Throwback Thursday: Since this is one of the most popular posts on out Parents blog, we wanted to alert visitors that on November 11, 2020 we have a unique opportunity for you. Register for our webinar “Ask the Doc, A Neurologist’s Perspective”. Dr. Michael Rubenstein will be answering your questions.
Do you have a question about your Tourette Syndrome or your child’s Tourette Syndrome? Now is your time to ask. Dr. Rubenstein is answering questions about TS in all its stages today. Don’t miss this opportunity to speak to a medical expert. Submit your questions in advance on the registration page.
Dr. Michael Rubenstein is a graduate of the University of California, Davis, and West Virginia University School of Medicine. He completed his neurology residency at the University of Virginia in 1989 and began private practice in the Philadelphia area while also holding a clinical appointment at the University of Pennsylvania. In 2013, Dr. Rubenstein moved to a full-time faculty position at the University of Pennsylvania where he is currently an Associate Professor of Clinical Neurology.
Dr. Rubenstein has also served as a primary referral resource for State, Regional and National Tourette syndrome organizations over the last 25 years and currently evaluates and cares for patients with Tourette syndrome at both the University of Pennsylvania and Children’s Hospital of Philadelphia.
20 facts about Tourette Syndrome (originally published in May of 2012, updated November of 2020.):
- One in 100 children have some form of Tourette Syndrome or a tic disorder.
- Less than 10 percent of people with TS swear, which is known as coprolalia.
- TS is an inherited neurological disorder named after Gilles De La Tourette.
- TS causes people to have tics. Tics are sudden twitches, movements or sounds that they do repeatedly. People with TS cannot stop these tics.
- No two people with TS will have the same tics. Each person with TS is as different as every snowflake.
- More than 86 percent of people with TS also have co-morbid conditions — ADD, ADHD, OCD, anxiety disorders, sensory processing disorder (SPD) and dysgraphia, just to name a few.
- There are two types of tics, motor and vocal. Motor tics are movements of the body, such as blinking, shrugging of shoulders, limb movements, etc. Vocal tics are sounds people make, such as barking, sniffing, throat clearing, random words, etc.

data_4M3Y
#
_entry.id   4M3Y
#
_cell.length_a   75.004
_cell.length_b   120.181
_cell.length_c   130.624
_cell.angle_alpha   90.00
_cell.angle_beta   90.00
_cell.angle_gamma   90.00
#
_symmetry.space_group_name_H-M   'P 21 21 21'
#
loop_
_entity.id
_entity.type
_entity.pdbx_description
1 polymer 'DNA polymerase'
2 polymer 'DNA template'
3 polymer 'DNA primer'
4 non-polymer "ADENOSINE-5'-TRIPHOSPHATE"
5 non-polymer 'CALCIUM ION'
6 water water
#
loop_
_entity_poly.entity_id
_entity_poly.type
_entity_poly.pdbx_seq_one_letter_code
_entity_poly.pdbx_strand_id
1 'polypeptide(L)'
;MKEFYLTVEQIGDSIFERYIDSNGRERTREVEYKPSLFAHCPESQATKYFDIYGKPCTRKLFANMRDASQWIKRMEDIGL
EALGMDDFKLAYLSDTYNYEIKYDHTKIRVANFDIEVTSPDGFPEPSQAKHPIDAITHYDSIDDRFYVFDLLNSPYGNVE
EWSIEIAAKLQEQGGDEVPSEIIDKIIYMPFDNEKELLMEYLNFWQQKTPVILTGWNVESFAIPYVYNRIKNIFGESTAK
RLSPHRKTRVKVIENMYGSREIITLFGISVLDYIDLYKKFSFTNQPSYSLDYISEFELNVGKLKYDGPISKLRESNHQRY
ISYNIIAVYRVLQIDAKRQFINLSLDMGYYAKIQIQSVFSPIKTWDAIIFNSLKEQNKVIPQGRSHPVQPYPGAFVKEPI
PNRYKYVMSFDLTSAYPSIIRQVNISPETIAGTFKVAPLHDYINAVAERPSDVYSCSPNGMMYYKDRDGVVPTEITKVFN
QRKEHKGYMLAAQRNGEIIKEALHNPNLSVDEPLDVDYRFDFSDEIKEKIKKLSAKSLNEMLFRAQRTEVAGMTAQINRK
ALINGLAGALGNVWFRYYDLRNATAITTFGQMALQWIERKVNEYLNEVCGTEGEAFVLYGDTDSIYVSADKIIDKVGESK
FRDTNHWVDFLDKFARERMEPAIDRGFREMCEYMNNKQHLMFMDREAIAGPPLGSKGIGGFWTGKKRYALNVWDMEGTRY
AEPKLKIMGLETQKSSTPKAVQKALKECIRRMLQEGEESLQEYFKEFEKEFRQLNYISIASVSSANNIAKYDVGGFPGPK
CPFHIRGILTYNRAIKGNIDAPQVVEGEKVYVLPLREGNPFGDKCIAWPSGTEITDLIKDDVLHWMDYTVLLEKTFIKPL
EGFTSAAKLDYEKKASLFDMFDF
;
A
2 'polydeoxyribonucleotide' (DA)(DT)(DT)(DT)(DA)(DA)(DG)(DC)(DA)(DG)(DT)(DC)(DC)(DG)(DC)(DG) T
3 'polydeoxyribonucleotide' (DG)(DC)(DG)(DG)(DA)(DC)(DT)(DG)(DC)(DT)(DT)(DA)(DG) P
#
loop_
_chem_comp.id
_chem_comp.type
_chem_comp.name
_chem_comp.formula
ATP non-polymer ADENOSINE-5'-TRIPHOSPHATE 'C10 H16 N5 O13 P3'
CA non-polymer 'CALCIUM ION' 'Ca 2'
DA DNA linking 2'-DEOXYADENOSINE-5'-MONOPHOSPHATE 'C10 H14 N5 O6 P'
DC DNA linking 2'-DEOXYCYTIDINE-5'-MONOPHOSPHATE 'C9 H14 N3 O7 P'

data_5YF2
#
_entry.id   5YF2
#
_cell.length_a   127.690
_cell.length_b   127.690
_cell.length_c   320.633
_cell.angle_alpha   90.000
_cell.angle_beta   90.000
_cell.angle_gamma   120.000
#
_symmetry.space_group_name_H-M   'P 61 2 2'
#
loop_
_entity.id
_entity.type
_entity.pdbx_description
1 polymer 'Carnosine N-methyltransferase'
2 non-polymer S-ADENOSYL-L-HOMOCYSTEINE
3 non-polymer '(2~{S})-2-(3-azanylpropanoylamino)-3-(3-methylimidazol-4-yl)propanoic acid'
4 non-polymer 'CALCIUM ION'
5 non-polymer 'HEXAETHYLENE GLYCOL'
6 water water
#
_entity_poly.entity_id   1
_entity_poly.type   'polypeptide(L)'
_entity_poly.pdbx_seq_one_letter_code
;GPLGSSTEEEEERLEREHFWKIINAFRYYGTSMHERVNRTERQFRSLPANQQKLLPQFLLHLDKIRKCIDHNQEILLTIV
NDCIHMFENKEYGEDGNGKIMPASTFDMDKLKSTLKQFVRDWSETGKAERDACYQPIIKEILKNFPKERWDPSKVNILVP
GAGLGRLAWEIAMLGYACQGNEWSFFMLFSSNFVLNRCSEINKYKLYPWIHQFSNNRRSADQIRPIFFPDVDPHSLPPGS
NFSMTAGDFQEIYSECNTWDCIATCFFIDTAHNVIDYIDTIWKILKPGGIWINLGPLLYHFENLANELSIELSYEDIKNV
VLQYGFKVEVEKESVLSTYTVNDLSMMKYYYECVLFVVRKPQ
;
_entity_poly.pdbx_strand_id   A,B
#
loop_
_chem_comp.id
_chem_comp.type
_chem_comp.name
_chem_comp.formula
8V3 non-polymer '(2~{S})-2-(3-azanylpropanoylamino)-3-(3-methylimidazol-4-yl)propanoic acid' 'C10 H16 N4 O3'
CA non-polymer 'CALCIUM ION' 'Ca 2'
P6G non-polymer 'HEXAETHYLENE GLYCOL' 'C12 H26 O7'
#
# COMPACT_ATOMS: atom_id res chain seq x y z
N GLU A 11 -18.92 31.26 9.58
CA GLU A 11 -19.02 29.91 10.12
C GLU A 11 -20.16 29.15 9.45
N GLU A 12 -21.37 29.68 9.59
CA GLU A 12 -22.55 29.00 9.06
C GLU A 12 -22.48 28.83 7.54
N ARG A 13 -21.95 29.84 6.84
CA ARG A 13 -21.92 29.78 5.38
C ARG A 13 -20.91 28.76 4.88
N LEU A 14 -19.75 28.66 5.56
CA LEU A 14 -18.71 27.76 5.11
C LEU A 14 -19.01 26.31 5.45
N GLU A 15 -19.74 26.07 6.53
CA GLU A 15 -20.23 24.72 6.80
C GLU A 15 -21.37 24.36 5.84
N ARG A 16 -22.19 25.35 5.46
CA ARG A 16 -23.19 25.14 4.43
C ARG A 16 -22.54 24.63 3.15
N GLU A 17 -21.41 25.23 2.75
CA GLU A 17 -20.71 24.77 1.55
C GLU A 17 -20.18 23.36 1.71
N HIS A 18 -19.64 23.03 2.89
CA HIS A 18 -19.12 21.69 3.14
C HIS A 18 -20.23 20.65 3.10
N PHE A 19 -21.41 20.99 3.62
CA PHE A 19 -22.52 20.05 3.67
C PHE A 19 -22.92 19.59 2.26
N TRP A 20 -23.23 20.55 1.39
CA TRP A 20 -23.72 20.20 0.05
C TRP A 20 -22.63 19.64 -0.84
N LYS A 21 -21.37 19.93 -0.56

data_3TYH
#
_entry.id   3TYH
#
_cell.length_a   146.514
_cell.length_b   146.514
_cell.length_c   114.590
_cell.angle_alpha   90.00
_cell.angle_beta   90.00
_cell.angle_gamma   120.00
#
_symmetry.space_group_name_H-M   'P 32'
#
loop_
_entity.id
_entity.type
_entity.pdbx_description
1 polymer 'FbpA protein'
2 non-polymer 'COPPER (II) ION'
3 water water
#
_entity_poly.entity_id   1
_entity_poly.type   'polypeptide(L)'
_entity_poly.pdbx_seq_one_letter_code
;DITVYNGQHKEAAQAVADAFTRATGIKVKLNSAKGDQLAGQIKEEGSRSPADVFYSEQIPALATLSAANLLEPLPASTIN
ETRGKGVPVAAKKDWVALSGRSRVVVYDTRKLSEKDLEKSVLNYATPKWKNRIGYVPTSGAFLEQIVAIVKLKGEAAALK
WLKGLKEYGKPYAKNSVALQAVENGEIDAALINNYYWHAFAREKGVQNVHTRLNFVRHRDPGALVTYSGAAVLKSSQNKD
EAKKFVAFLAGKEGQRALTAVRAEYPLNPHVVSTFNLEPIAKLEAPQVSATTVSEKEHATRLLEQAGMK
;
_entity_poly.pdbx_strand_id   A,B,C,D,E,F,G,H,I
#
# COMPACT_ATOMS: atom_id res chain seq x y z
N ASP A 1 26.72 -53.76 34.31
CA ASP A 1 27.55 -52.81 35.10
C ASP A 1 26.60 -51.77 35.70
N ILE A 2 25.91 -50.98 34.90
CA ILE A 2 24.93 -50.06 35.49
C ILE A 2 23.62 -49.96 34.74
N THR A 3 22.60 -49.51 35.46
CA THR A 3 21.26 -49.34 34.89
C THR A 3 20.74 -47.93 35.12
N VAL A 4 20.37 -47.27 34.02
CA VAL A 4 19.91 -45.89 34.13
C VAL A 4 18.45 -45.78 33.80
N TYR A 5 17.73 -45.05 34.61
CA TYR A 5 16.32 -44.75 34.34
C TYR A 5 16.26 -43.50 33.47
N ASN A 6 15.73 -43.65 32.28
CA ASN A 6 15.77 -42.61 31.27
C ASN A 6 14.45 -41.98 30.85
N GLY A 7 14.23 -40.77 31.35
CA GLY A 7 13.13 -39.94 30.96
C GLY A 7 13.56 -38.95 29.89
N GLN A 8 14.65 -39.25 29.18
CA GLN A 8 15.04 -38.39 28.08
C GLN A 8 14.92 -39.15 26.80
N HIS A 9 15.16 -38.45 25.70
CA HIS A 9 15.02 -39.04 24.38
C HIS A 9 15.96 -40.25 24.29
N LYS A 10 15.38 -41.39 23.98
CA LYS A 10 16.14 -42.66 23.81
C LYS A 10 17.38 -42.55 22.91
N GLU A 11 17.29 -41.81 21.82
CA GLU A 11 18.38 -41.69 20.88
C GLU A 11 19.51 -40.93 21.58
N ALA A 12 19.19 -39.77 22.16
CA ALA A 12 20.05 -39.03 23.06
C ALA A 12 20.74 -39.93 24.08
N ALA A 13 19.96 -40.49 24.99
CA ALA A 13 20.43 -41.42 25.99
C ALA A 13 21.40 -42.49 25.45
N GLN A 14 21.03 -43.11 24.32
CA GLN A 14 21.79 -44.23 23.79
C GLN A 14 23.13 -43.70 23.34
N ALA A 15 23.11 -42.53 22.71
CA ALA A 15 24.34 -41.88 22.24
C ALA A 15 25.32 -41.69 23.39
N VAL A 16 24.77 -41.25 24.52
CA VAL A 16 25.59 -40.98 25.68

- Tics can be simple or complex. Simple tics involve just a few body parts, such as eye blinking or sniffing. Complex tics involve several parts of the body and can have a set pattern, such as bobbing head while jerking arms, then finishing with a jump.
- Tics wax and wane and can increase and decrease and change throughout a person’s lifetime. Tics a person has an a young child could be different and at a different severity than when they are a teenager.
- Tics usually start around the age of 5 to 10 years old. The first tics are usually motor tics.
- Tics are usually worse during times of stress or excitement. They tend to improve when a person is calm and focused on an activity.
- Even though symptoms can change or appear or disappear, the condition is chronic.
- TS effects males 3 to 5 times more than females.
- There is no cure for TS, and there is currently no drug out there specifically made for TS.
- A misconception is that people can learn to stop their tics. They can, at times, hold them in (suppression), but eventually have to release them. Comprehensive Behavior Intervention for Tics, or CBIT, is a specialized behavior therapy designed to help individuals – children and adults – learn to better manage their tics.
- Individuals with TS are aware of an urge to time, similar to that of a sneeze or an itch. They describe it as a build up of tension, pressure or energy. The actual tic is a means of releasing or relieving this tension.
- TS is believed to result from a dysfunction of the thalamus, basil ganglia and frontal cortex regions of the brain. Learn more about the latest research.
- TS does not affect the intelligence of a person. In fact, most children with TS have above normal to high intelligence levels.
- Knowledge, education and understanding are very important for people with TS. Educating the patient, family, school and community are key in the treatment of TS.
- Children who try to suppress their tics while at school have a hard time focusing on what the teacher is teaching. Suppression of tics is physically exhausting, making it hard for them to live up to their potential at school.